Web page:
The Ghaziabad police on Monday reunited a lost child with his family in Delhi within hours of the seven-year-old leaving his house.
Ankush, the son of a daily wage worker from Delhi, got lost after he left his house in a huff. He was reunited with his family thanks to a Ghaziabad police constable who traced them with the help of a small tag, bearing a school name, on his shirt.
After leaving his house, Ankush reached the Delhi-Ghaziabad border where he was spotted by Imran Ansari, a commuter. Despite heavy rain, Ansari dropped him to the Ghaziabad superintendent of police (SP) office at Ghanta Ghar around 11am. There, the policemen kept waiting for Ankush to give them some information.
“He said his father’s name was Rishi Pal, but could not tell us his address. He was wearing a shirt that had a small tag saying ‘Arvind Bharti Public School.’ We immediately tried to look for a school of this name in Ghaziabad, but could not find it. Then, we looked it up on the internet and found that the school was somewhere in the area under Gokulpuri police station in Delhi,” said Adesh Kumar Sharma, the constable at the SP office.
“We immediately called up our control room and took the numbers of our Delhi police counterparts. From there, we contacted Gokulpuri police station whose officials sent a constable, Ajay Kumar, to the school. In the communication with him, the school confirmed Ankush’s name and that of his father. They also gave us the number of his uncle Rahul Kumar. Thereafter, we contacted Rahul who informed Ankush’s parents. They had been searching for the boy helplessly,” Sharma said.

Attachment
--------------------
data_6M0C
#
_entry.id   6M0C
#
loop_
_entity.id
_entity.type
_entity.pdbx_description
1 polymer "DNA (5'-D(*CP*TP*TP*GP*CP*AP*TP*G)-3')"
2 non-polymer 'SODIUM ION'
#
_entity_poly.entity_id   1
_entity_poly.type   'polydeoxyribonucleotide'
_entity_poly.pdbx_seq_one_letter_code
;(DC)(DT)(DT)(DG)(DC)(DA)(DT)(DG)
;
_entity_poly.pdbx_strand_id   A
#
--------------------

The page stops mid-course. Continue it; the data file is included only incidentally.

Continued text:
By 4pm on Saturday, Ankush’s parents had arrived. In the meantime, he had been keeping the police personnel busy as they tried to keep him at one place by offering him tea and biscuits.
“He is an active boy and was trying to move out of the room. We somehow distracted him from doing so. Within an hour, his family was traced and given a call to reach Ghaziabad. When they arrived, we handed him over to his parents after completing the formalities with the requisite documents,” Sharma said.
“We never expected the police to put in so much effort to reunite the boy with his family. We were overwhelmed by their behaviour. Ankush’s father had arranged money and bought books for him to go to a small school nearby, but he refused to do so after being scolded by his father. He then took autos and somehow reached the Ghaziabad-Delhi border,” said Rahul, the boy’s uncle.
The family stays at a rented accommodation in Ganga Vihar in Delhi. Ankush is one among two siblings with a younger brother aged four.
“It has been an untiring effort on part of the constable who used all the means he had to trace the family. He displayed presence of mind in locating the parents through the school tag on the boy’s shirt. Delhi police personnel too played their part and helped us reunite the boy with his family,” said Salmantaj Patil, Ghaziabad SP.